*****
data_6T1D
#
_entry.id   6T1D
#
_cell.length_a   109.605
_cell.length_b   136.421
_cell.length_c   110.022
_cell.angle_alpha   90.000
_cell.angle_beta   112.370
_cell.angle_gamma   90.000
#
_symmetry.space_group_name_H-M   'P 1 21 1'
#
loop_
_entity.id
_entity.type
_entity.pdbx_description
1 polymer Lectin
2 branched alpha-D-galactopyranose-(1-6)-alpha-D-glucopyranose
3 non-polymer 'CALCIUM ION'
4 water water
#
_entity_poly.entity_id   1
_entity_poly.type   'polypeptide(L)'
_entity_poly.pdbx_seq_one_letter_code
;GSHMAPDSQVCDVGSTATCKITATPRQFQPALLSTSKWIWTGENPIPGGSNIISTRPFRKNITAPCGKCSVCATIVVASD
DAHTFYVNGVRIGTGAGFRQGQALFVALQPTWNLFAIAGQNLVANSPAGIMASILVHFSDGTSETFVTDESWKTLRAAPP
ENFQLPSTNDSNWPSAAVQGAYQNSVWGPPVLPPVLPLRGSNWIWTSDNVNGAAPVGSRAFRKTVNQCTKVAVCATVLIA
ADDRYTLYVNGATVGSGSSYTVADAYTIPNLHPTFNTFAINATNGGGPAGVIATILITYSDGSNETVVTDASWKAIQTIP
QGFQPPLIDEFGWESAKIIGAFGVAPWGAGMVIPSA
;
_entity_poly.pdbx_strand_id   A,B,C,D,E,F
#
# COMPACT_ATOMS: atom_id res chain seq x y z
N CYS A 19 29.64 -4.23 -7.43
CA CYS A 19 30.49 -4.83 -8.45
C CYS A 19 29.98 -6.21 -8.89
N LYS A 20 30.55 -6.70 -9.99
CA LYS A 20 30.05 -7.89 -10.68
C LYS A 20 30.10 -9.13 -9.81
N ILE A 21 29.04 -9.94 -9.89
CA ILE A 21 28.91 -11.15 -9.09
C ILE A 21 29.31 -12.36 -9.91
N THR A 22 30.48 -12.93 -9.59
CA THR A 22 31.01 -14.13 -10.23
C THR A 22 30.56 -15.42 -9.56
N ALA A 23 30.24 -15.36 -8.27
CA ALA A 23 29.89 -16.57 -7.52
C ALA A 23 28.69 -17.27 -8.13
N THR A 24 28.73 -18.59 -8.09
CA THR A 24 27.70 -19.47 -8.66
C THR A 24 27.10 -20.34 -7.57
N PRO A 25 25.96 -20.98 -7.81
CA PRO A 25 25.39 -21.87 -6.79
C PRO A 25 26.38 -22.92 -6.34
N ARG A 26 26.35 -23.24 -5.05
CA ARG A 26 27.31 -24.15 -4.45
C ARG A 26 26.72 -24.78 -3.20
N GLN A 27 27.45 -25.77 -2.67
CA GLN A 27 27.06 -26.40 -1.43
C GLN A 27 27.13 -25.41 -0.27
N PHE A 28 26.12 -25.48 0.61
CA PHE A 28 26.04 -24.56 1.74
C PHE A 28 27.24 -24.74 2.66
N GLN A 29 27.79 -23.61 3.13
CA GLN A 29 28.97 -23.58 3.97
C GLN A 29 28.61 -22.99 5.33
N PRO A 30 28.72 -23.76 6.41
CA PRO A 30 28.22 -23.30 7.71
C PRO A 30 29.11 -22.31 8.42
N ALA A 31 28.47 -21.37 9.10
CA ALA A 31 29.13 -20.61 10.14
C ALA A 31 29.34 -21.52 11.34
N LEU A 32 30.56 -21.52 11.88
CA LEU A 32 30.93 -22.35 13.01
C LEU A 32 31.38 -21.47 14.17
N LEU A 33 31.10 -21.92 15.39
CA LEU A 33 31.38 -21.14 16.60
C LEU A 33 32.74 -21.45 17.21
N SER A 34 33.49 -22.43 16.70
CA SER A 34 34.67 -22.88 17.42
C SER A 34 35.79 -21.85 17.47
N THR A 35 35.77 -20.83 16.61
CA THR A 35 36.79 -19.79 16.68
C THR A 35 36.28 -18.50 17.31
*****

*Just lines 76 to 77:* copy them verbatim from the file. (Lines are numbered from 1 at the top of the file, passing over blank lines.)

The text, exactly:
C LEU A 32 31.38 -21.47 14.17
N LEU A 33 31.10 -21.92 15.39